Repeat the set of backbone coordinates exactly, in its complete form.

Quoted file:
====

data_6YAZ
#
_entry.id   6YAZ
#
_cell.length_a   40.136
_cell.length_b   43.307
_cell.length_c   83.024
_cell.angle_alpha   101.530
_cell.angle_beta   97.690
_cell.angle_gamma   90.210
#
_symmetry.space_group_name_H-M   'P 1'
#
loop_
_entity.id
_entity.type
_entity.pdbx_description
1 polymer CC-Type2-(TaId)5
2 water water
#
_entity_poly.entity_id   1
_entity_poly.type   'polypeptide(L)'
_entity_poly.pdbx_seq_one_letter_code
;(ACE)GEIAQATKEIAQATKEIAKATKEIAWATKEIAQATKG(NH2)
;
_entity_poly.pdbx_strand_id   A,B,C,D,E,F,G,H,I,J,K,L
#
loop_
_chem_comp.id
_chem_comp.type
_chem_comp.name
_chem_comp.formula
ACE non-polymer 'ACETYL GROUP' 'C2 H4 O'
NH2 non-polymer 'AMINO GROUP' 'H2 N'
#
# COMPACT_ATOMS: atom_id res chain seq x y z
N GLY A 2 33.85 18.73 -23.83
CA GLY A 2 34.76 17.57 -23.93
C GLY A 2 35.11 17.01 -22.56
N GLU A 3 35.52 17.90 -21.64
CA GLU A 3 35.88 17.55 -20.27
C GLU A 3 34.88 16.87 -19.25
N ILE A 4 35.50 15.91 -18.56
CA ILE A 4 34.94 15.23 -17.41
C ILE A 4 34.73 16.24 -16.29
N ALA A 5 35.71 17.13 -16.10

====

data_6YAZ
#
_entry.id   6YAZ
#
_cell.length_a   40.136
_cell.length_b   43.307
_cell.length_c   83.024
_cell.angle_alpha   101.530
_cell.angle_beta   97.690
_cell.angle_gamma   90.210
#
_symmetry.space_group_name_H-M   'P 1'
#
loop_
_entity.id
_entity.type
_entity.pdbx_description
1 polymer CC-Type2-(TaId)5
2 water water
#
_entity_poly.entity_id   1
_entity_poly.type   'polypeptide(L)'
_entity_poly.pdbx_seq_one_letter_code
;(ACE)GEIAQATKEIAQATKEIAKATKEIAWATKEIAQATKG(NH2)
;
_entity_poly.pdbx_strand_id   A,B,C,D,E,F,G,H,I,J,K,L
#
loop_
_chem_comp.id
_chem_comp.type
_chem_comp.name
_chem_comp.formula
ACE non-polymer 'ACETYL GROUP' 'C2 H4 O'
NH2 non-polymer 'AMINO GROUP' 'H2 N'
#
# COMPACT_ATOMS: atom_id res chain seq x y z
N GLY A 2 33.85 18.73 -23.83
CA GLY A 2 34.76 17.57 -23.93
C GLY A 2 35.11 17.01 -22.56
N GLU A 3 35.52 17.90 -21.64
CA GLU A 3 35.88 17.55 -20.27
C GLU A 3 34.88 16.87 -19.25
N ILE A 4 35.50 15.91 -18.56
CA ILE A 4 34.94 15.23 -17.41
C ILE A 4 34.73 16.24 -16.29
N ALA A 5 35.71 17.13 -16.10